The mystery of Michael Jackson’s death
Expert witness from King of Pop case encourages young physicians to serve
By Czerne M. Reid
Steven Shafer, M.D., knows a lot about medicine. He’s a professor of anesthesiology at Columbia University, editor-in-chief of the journal Anesthesia and Analgesia and a prolific researcher. But his turn as a prosecution witness in the trial of Conrad Murray, the physician eventually convicted of killing pop superstar Michael Jackson in 2009, taught him something new.
In Shafer’s usual work, any claim put forward is reviewed by a jury of peers who are knowledgeable about the topic. As a witness, however, he found himself having to convince a jury that, by definition, knew nothing about the case he was discussing with them.
“It was an extremely educational experience,” Shafer said. “What amazed me at the end of this process is, I came to the conclusion that a lay jury is competent to assess complex issues.”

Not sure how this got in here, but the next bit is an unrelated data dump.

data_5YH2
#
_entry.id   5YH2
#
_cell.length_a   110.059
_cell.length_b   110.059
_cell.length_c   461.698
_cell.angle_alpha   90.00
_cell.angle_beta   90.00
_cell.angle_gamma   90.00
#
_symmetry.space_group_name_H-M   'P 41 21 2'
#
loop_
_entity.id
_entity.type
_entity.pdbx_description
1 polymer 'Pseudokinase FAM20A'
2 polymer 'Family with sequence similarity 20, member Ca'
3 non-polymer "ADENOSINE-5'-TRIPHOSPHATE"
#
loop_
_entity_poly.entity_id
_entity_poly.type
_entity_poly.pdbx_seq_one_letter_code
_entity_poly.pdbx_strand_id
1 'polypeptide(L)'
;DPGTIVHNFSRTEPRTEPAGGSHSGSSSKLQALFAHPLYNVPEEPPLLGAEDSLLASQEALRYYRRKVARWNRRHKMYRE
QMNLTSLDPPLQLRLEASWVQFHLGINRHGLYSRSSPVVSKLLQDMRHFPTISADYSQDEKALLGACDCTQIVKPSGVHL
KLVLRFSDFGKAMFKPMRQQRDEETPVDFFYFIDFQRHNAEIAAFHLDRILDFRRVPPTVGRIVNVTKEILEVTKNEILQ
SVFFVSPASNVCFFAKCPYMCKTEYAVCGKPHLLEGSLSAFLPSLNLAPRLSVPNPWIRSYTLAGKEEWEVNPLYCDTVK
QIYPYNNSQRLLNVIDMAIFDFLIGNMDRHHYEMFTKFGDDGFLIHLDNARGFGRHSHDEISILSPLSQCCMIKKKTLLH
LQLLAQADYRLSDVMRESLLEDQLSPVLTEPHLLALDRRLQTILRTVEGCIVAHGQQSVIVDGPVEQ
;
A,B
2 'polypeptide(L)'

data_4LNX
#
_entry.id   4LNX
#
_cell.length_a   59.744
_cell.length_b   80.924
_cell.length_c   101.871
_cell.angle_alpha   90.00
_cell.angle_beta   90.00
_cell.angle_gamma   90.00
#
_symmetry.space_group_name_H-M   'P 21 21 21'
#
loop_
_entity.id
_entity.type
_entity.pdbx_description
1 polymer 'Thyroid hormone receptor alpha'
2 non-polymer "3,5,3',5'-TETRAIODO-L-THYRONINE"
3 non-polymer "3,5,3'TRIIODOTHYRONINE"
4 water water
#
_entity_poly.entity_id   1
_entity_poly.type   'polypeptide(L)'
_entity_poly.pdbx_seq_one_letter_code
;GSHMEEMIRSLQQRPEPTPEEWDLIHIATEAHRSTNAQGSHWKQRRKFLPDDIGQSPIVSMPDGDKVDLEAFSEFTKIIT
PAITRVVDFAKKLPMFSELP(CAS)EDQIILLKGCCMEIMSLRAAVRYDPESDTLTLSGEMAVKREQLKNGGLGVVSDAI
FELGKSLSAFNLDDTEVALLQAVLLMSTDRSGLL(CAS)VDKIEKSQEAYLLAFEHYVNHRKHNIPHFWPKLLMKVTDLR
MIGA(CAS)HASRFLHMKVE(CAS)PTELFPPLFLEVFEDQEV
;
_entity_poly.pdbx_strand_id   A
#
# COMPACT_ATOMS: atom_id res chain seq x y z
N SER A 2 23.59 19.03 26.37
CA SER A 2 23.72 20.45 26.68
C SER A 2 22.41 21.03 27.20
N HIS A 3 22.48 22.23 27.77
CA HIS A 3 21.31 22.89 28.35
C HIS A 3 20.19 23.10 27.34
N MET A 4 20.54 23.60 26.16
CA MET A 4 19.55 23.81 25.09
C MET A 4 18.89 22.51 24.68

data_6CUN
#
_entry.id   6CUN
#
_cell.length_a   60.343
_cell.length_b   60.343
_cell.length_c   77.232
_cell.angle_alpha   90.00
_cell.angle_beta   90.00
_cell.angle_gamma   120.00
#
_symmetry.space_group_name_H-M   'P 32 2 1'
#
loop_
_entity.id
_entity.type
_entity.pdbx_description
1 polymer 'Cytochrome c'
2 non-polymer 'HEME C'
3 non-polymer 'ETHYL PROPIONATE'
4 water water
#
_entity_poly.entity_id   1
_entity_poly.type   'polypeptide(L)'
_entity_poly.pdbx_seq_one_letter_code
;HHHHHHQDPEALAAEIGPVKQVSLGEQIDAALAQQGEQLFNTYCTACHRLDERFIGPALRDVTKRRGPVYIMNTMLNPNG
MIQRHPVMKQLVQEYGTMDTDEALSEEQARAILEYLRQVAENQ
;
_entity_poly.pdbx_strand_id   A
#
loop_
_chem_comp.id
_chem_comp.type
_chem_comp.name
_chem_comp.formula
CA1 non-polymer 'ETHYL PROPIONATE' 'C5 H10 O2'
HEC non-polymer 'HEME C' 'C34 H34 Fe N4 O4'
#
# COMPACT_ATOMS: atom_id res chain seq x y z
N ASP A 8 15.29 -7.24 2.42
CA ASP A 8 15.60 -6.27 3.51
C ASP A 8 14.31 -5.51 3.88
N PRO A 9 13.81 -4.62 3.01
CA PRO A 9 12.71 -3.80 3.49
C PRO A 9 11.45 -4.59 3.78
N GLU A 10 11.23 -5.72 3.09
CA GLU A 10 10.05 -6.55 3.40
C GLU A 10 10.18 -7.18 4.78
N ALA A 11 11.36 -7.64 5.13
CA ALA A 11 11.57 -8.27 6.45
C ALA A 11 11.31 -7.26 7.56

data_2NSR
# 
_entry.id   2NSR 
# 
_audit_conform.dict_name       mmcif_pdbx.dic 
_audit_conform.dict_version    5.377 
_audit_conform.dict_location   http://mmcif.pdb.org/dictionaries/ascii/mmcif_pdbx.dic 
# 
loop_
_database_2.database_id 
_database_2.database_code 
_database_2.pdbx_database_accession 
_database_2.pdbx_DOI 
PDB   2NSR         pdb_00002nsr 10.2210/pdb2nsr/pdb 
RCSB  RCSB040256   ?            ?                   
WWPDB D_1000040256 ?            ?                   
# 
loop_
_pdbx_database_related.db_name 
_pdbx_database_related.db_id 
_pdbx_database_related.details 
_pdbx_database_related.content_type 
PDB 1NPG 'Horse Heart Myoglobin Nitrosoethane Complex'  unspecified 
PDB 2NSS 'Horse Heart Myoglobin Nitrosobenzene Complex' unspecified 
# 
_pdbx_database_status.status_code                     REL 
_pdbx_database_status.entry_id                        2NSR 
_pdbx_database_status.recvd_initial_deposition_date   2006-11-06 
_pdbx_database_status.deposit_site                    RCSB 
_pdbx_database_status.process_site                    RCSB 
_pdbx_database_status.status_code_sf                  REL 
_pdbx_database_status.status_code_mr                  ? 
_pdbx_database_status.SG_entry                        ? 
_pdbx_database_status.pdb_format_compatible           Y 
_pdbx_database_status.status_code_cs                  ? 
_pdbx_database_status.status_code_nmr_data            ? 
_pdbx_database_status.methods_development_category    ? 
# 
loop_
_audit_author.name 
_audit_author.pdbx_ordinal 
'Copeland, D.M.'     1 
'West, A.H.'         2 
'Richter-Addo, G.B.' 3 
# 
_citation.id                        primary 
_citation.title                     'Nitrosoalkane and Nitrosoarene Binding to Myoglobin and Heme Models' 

A guest of the UF College of Medicine’s anesthesiology department, Shafer drew a standing-room-only crowd on Jan. 23 to an early morning lecture titled “The role of clinical pharmacology in the trial of Conrad Murray.”
At first, Shafer was concerned fellow physicians might think he was helping to criminalize medicine by testifying against a physician facing criminal, rather than malpractice, charges for his work.
But he was assured by colleagues who said that Murray’s actions — providing drugs in a way that went against standard medical practice guidelines — were outside the bounds of the physician-patient relationship.
During Murray’s trial, Shafer had to simplify complicated concepts in pharmacology and medicine. He used basic diagrams, images and charts to help make his case.
To refute the defense’s claim that Jackson was still alive after receiving a fatal intravenous dose of the drug propofol, Shafer conducted physiological experiments and made intricate calculations of how the body processes the drug. He showed that based on the drug concentration at various places in the body, Jackson must have died during the infusion.
Shafer advises his younger colleagues to be open to serving as expert medical witnesses later in their careers.
“In court you can demonstrate your humanity and dedication to patients and to being scientifically rigorous,” he said.